Originally Posted by Lotus54
I've started making my own heated stuff a number of years ago.
I think from the old 'Sue's homemade heated gear' info.
I found it worked quite well, but learned some things.
1. Like mentioned, keep the wire as close and snug to your body as you can. If it sits away just a bit, it won't work nearly as well.
2. The connection to the power cord needs to have very good strain relief so it doesn't get damaged when you forget to unplug.
In the past I wired up the liners of my various jackets, but got a Roadcrafter and it didn't have a liner. I started looking into jackets to wire up, but by the time I got one that had elastic to keep it snug, some sort of windproofing- I just bought one of the Warm-n-Safe ones.
A little comparison, from a cheap...er... thrifty guy.
Having the elastic on the jacket that made it very snug but comfortable is really important to how well it works. Maybe some don't get as cold as I do, but it made a huge difference.
The heated collar was very nice and well worth addition.
Wiring that allows plugging in gloves/socks - either in parallel or separately is well work it also.
In the past I ran wires and controllers separate for jacket/gloves/socks. Now I'm running one controller for all. A bit of a trade off, since optimum temperature for each item isn't always possible, but I like it better since it is one plug-in and I have a handlebar mounted heat controller.
That said, it was well worth it for me to just buy the Warm-n-Safe jacket.
For those that don't want to spend the money (or don't have it) I'd keep the points in mind when you make one. May or may not be important to you but all worthy features for me.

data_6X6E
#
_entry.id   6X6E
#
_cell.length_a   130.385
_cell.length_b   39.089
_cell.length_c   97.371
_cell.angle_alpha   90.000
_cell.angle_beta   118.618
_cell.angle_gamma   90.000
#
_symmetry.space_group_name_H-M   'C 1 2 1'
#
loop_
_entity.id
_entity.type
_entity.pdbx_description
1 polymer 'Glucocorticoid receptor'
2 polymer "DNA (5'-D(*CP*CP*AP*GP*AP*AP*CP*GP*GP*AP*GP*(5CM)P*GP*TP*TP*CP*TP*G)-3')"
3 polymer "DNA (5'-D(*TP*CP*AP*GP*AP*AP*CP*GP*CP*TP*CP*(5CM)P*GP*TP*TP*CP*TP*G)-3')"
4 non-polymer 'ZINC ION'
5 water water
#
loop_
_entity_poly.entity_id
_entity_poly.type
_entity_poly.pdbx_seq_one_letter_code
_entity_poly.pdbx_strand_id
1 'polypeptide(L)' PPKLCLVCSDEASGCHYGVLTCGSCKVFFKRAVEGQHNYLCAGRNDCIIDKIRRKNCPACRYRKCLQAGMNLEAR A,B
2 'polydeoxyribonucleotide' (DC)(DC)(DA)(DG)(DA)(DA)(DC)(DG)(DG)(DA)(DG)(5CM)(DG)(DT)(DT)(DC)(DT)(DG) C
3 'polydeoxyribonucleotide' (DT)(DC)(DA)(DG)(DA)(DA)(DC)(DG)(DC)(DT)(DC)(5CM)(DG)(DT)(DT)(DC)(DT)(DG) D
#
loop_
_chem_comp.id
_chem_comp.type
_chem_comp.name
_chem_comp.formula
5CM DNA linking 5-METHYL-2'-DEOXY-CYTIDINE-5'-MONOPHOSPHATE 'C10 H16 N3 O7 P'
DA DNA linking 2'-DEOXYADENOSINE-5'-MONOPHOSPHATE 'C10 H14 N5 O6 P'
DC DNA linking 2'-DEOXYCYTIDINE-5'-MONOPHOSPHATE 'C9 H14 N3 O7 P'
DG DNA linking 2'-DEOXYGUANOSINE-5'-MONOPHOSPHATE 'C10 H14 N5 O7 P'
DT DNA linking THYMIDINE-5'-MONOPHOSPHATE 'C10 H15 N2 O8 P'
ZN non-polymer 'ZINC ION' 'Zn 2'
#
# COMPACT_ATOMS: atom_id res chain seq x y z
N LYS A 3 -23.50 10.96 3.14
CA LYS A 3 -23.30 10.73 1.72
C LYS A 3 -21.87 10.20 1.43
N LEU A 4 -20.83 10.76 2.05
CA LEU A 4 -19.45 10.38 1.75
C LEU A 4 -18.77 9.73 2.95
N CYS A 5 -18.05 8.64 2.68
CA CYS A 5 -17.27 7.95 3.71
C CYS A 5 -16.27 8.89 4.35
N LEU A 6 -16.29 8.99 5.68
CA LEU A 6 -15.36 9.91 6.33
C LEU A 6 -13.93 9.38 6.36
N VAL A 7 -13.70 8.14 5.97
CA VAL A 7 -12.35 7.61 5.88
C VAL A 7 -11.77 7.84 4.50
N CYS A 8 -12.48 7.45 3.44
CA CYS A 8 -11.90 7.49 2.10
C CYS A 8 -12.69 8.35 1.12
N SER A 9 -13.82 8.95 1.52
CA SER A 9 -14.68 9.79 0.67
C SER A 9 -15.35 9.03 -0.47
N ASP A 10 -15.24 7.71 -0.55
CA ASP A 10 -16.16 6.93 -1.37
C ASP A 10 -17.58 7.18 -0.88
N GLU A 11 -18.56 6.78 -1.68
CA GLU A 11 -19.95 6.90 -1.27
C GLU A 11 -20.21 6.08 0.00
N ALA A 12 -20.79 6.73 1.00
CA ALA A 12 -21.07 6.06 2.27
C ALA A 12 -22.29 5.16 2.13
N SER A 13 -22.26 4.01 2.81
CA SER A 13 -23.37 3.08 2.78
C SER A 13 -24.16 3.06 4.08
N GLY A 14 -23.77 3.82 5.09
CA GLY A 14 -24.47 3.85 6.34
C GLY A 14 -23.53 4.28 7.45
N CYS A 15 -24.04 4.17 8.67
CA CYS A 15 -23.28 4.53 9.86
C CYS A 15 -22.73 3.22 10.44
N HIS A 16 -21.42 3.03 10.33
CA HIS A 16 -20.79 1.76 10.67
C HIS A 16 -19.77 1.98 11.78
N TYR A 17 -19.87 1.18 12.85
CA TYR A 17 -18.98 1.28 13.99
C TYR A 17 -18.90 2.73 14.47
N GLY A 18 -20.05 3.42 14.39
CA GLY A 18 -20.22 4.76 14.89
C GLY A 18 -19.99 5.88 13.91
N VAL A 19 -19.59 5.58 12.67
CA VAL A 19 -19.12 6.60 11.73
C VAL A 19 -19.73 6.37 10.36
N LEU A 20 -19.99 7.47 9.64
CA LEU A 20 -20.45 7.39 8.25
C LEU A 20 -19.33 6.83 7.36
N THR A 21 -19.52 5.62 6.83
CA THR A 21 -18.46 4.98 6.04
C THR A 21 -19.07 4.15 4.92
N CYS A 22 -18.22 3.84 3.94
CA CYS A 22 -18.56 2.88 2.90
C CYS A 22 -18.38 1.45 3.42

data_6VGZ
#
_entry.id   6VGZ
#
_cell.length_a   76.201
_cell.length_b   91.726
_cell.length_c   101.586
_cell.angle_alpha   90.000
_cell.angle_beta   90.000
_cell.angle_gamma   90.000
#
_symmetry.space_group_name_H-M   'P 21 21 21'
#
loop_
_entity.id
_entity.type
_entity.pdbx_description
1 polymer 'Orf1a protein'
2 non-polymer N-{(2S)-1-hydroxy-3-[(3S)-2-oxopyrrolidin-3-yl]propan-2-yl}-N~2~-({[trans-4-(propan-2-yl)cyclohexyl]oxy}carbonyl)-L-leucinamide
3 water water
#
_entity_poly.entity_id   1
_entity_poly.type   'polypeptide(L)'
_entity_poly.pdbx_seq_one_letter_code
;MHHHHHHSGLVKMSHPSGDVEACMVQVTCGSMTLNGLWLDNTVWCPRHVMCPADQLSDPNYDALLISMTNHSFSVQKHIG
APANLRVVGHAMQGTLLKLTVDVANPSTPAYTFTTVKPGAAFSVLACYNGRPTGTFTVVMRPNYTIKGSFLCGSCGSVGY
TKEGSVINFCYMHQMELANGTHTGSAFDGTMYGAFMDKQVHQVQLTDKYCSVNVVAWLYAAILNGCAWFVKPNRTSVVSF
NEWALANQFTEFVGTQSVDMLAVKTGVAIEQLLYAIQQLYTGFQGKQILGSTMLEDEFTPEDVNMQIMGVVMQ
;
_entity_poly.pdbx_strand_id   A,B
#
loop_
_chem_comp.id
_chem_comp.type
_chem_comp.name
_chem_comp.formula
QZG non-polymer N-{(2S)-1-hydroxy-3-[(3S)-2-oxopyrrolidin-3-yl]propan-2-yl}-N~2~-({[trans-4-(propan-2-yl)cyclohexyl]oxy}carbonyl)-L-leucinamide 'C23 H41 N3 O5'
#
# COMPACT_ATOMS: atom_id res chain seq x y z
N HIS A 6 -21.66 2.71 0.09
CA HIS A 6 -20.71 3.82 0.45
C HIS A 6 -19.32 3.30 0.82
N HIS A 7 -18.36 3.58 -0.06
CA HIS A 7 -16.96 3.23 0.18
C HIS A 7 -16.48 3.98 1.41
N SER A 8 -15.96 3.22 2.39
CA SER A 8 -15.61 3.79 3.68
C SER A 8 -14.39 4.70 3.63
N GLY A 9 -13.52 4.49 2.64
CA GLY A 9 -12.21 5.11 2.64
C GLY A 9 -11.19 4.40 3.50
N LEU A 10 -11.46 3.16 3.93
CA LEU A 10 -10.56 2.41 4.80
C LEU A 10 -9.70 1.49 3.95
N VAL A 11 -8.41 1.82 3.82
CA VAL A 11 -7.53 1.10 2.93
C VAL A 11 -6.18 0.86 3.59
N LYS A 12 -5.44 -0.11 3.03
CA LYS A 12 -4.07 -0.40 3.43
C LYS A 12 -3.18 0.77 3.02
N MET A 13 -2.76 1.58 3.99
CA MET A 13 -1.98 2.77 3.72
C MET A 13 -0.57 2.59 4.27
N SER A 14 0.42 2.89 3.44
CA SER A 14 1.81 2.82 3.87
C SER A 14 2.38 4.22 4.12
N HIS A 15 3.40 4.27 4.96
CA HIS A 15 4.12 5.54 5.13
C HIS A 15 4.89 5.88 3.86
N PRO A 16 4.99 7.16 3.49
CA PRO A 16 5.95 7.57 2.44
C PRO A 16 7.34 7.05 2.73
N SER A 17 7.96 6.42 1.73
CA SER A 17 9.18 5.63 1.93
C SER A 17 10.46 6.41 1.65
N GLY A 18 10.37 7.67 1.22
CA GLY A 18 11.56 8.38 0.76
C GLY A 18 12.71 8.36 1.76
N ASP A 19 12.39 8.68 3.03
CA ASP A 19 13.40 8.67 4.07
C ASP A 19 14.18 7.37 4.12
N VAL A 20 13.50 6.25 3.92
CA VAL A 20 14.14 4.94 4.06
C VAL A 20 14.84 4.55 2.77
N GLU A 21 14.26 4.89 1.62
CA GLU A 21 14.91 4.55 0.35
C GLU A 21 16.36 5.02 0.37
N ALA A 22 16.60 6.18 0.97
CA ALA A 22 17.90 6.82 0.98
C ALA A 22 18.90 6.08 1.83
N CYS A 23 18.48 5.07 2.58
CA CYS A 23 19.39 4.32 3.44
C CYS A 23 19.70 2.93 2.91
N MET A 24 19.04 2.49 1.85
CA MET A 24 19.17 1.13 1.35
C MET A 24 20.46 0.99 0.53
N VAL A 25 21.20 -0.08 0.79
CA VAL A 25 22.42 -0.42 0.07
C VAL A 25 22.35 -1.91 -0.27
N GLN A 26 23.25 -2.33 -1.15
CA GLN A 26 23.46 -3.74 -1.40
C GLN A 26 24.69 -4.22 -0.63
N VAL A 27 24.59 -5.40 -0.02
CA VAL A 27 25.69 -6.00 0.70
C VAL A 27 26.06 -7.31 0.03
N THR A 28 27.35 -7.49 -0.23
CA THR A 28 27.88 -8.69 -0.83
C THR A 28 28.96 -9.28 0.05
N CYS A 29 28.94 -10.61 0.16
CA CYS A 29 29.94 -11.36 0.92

Gloves, I've never tried to make any, but had some Widder ones in the past. Warm, but bulky as heck and I never liked them.
Sold them and got he Warm-n-Safe 'Ultimate' heated glove. No insulation, thin like summer gloves, knuckle guards (more on that later) and a waterproof layer.
I tired them with and without the waterproof layer and couldn't tell any feel difference at all, but the ones with the layer were noticeably warmer. I guess they don't make them like that anymore and that is too bad. Others that don't have Reynolds and problems with cold fingers may not notice the difference.
On the knuckle guards, I got in a wreck about a year and a half ago (my own dumb fault) and hit my hand very hard on something (probably the car). I had a huge bruise, but I'm convinced that my hand would have been broken without the carbon knuckle guards. I'm a big believer.
I know I'm sounding like a Warm-n-Safe rep or something, but I'm just a very satisfied customer (there customer service is fantastic).
So, keep it snug, one thin layer under, wamer layers over. Don't have the wired overlap or get too close to each other (hot spots), use decent sized wire TO the heated wire.